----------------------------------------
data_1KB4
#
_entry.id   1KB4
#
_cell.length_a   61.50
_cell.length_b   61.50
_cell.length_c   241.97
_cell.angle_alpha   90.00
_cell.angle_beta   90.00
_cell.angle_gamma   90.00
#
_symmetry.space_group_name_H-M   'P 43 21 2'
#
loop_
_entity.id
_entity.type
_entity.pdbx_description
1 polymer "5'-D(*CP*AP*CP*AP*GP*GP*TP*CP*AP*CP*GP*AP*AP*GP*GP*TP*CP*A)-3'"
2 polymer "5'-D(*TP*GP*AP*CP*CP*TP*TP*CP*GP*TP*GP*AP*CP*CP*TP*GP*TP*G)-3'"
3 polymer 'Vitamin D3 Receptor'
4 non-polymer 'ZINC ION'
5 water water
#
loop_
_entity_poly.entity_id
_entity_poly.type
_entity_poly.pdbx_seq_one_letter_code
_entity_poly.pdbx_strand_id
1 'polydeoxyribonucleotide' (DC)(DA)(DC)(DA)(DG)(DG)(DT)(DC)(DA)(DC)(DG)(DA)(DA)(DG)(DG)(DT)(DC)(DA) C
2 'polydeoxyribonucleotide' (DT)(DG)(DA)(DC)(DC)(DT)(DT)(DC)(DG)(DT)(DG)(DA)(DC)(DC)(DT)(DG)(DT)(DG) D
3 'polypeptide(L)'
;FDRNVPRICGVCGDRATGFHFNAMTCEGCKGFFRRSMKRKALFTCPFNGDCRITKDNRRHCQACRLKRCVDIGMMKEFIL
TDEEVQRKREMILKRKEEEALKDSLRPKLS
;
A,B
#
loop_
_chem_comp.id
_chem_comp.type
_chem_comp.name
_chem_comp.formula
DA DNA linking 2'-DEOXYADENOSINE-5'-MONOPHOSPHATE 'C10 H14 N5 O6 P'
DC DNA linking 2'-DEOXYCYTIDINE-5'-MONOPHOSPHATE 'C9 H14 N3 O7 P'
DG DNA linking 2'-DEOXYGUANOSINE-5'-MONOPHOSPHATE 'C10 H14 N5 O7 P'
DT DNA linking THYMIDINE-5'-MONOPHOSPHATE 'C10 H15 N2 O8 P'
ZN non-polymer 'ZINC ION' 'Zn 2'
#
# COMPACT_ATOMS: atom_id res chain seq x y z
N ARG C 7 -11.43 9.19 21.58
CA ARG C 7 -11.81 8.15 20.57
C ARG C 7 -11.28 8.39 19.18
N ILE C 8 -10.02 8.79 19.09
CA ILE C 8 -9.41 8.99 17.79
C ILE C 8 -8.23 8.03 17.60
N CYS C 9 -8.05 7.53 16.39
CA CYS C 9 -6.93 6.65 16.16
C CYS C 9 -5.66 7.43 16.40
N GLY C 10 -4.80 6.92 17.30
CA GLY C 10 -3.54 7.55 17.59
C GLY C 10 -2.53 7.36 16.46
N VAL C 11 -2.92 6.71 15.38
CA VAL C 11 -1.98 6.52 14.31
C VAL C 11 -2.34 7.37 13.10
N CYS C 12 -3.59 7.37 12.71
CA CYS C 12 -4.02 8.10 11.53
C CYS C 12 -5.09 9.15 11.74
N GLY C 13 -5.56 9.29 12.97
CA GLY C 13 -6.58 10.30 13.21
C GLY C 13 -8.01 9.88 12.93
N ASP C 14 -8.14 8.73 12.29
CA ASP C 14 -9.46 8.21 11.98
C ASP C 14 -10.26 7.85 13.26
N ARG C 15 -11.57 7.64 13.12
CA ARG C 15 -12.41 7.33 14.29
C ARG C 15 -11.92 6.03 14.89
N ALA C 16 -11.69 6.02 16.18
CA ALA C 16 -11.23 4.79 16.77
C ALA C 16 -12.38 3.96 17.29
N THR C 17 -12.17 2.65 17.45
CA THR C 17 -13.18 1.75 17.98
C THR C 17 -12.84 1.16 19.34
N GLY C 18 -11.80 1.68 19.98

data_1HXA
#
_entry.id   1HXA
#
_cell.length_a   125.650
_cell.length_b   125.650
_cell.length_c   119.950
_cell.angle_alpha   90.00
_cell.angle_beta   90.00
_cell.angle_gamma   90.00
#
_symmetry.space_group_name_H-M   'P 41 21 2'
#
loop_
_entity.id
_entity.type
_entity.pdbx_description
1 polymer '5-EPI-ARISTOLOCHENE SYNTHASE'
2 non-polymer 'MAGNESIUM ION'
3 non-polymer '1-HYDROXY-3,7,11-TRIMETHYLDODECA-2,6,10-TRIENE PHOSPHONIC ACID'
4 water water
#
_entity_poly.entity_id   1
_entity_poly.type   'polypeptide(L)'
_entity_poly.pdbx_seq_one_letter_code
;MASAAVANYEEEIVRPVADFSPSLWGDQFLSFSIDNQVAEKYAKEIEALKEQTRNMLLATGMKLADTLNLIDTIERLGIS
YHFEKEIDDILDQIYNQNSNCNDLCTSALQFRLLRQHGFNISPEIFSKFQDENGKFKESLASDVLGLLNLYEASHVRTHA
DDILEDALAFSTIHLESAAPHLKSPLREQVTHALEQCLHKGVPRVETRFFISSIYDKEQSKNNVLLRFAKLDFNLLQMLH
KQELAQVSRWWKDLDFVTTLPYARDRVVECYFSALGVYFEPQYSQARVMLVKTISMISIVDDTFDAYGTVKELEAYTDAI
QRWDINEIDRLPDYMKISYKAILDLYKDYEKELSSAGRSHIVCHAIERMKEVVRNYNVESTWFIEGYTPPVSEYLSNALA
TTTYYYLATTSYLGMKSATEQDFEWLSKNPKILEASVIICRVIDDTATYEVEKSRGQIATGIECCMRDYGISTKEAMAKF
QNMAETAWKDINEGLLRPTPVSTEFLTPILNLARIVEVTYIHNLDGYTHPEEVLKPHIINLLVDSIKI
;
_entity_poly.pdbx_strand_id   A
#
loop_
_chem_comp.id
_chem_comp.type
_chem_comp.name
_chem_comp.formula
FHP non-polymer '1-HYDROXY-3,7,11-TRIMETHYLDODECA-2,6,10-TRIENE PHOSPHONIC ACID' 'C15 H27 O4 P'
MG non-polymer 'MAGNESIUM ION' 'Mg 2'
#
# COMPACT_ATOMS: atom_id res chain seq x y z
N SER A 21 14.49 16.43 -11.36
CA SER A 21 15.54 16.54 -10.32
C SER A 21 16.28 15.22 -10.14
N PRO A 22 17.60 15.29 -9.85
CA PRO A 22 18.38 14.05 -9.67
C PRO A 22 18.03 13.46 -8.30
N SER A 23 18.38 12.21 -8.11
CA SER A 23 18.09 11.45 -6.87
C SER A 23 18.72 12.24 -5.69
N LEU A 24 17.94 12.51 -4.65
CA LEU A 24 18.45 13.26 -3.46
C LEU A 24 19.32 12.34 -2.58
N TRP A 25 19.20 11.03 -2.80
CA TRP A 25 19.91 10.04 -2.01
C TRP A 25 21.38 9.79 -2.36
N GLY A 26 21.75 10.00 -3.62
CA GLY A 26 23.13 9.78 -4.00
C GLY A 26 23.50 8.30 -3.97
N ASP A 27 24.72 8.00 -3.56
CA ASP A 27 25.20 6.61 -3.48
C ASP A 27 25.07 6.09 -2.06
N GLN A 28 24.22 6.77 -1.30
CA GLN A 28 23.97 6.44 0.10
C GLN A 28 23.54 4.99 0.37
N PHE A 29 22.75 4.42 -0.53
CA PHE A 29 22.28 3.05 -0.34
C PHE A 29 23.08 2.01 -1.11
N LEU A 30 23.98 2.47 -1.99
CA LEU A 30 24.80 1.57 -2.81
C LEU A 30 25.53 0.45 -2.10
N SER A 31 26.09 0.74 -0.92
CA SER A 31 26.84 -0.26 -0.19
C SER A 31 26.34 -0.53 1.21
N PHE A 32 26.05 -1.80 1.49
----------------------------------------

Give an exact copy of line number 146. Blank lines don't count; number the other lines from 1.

CA ASP A 27 25.20 6.61 -3.48